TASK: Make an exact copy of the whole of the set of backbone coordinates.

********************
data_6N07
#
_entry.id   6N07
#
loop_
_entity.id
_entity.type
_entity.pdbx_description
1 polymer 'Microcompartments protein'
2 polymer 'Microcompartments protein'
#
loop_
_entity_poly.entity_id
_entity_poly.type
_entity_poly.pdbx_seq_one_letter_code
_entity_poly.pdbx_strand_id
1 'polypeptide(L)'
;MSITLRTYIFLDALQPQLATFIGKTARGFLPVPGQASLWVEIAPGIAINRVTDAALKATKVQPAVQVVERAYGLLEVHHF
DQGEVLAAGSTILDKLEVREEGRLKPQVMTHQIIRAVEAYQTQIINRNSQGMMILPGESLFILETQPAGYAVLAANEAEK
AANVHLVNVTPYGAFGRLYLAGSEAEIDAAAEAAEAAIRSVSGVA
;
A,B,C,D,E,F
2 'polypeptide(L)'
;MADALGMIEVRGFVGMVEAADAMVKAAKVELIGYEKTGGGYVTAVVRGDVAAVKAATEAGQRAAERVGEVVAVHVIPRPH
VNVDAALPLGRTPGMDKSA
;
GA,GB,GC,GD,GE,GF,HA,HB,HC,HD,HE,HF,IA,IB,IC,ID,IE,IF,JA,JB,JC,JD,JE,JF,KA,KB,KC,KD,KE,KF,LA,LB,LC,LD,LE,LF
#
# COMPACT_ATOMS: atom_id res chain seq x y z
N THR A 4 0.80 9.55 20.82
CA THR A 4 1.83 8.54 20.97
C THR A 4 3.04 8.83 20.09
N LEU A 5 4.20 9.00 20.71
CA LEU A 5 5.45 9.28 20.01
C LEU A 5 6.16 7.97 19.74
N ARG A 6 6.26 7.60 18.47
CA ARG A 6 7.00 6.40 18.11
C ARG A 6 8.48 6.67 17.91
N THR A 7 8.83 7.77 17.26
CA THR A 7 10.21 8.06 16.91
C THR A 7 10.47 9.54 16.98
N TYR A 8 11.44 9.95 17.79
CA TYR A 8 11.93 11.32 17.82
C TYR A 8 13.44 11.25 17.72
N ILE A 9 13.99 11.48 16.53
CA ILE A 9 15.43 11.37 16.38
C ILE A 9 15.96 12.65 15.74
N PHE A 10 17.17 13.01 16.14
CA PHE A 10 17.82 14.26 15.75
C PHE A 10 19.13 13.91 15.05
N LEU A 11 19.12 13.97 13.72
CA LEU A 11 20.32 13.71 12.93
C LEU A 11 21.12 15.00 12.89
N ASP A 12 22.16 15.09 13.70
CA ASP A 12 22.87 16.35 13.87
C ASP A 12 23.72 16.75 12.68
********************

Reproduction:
data_6N07
#
_entry.id   6N07
#
loop_
_entity.id
_entity.type
_entity.pdbx_description
1 polymer 'Microcompartments protein'
2 polymer 'Microcompartments protein'
#
loop_
_entity_poly.entity_id
_entity_poly.type
_entity_poly.pdbx_seq_one_letter_code
_entity_poly.pdbx_strand_id
1 'polypeptide(L)'
;MSITLRTYIFLDALQPQLATFIGKTARGFLPVPGQASLWVEIAPGIAINRVTDAALKATKVQPAVQVVERAYGLLEVHHF
DQGEVLAAGSTILDKLEVREEGRLKPQVMTHQIIRAVEAYQTQIINRNSQGMMILPGESLFILETQPAGYAVLAANEAEK
AANVHLVNVTPYGAFGRLYLAGSEAEIDAAAEAAEAAIRSVSGVA
;
A,B,C,D,E,F
2 'polypeptide(L)'
;MADALGMIEVRGFVGMVEAADAMVKAAKVELIGYEKTGGGYVTAVVRGDVAAVKAATEAGQRAAERVGEVVAVHVIPRPH
VNVDAALPLGRTPGMDKSA
;
GA,GB,GC,GD,GE,GF,HA,HB,HC,HD,HE,HF,IA,IB,IC,ID,IE,IF,JA,JB,JC,JD,JE,JF,KA,KB,KC,KD,KE,KF,LA,LB,LC,LD,LE,LF
#
# COMPACT_ATOMS: atom_id res chain seq x y z
N THR A 4 0.80 9.55 20.82
CA THR A 4 1.83 8.54 20.97
C THR A 4 3.04 8.83 20.09
N LEU A 5 4.20 9.00 20.71
CA LEU A 5 5.45 9.28 20.01
C LEU A 5 6.16 7.97 19.74
N ARG A 6 6.26 7.60 18.47
CA ARG A 6 7.00 6.40 18.11
C ARG A 6 8.48 6.67 17.91
N THR A 7 8.83 7.77 17.26
CA THR A 7 10.21 8.06 16.91
C THR A 7 10.47 9.54 16.98
N TYR A 8 11.44 9.95 17.79
CA TYR A 8 11.93 11.32 17.82
C TYR A 8 13.44 11.25 17.72
N ILE A 9 13.99 11.48 16.53
CA ILE A 9 15.43 11.37 16.38
C ILE A 9 15.96 12.65 15.74
N PHE A 10 17.17 13.01 16.14
CA PHE A 10 17.82 14.26 15.75
C PHE A 10 19.13 13.91 15.05
N LEU A 11 19.12 13.97 13.72
CA LEU A 11 20.32 13.71 12.93
C LEU A 11 21.12 15.00 12.89
N ASP A 12 22.16 15.09 13.70
CA ASP A 12 22.87 16.35 13.87
C ASP A 12 23.72 16.75 12.68